Photo of Julie Delahanty

Julie Delahanty

Human Rights Champion

Julie Delahanty has led an inspiring career as a champion of human rights and gender equality since obtaining her Bachelor of Law in 1992 and Master of International Affairs 1995 at Carleton University.

Today, as the executive director of Oxfam Canada, Delahanty is dedicated to promoting progress in these areas, both in Canada and abroad.

Reflecting on her time as a Law and Legal Studies undergraduate at Carleton, Delahanty recalls the rigorous academics and the passion and enthusiasm of the faculty. As a student, she was engaged by the department’s focus on social justice and critical analysis.

“Many of the professors were role models for me,” she says. “There were very strong feminist thinkers in the department. I felt like they were so important intellectually, but also gave me so much support and encouragement personally.”

Early in her career, Delahanty joined the North-South Institute and worked on issues related to women’s rights internationally. In the late 1990s, she helped to launch the institute’s Gender and Economic Reforms in Africa Program, which supported African women’s organizations to advance economic rights for women.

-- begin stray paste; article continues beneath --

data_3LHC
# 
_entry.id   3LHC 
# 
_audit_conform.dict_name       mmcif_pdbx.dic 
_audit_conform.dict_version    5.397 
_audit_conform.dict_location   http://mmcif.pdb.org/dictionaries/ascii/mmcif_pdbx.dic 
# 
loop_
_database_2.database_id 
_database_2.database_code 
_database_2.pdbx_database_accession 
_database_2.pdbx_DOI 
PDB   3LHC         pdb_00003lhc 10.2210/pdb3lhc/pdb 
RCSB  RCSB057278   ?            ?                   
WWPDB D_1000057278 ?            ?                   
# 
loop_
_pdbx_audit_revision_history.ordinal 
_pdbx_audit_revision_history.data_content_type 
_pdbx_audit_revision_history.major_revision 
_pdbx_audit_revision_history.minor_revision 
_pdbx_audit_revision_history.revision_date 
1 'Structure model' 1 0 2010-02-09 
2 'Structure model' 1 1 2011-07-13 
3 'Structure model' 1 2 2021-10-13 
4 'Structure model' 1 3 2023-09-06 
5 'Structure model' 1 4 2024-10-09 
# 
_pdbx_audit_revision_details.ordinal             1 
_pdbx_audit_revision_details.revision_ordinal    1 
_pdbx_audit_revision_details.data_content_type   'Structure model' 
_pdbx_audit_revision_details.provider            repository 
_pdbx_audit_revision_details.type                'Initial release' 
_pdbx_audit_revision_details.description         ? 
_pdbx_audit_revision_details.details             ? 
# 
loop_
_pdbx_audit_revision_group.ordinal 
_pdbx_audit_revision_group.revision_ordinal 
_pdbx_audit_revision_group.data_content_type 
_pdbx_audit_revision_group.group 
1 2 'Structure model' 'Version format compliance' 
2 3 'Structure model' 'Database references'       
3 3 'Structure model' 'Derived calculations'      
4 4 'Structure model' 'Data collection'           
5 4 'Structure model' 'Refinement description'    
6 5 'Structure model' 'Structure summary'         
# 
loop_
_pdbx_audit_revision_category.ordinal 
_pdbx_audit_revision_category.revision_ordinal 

Delahanty has also worked to advance human rights in Bangladesh, Iraq, Central America and Pakistan.

She joined Oxfam in 2014 after years with the Canadian International Development Agency and the Department of Foreign Affairs, Trade and Development, where she held a number of posts, including director of the Central America Program, director of the Gender Equality and Child Protection Division and deputy director for International Women’s Equality.

While her international work is extensive, Delahanty remains dedicated to advancing the rights of women in Canada. During the 2015 federal election, she led Oxfam Canada’s involvement in the “Up For Debate” campaign, which called on party leaders to offer measurable commitments to improving women’s lives.

In our connected world, action to advance gender equality at home can have a wide reach.

“Solidarity work shows global connections and alliances, leading to change in other countries,” Delahanty says. “In today’s world, activism in Canada will have an international impact.”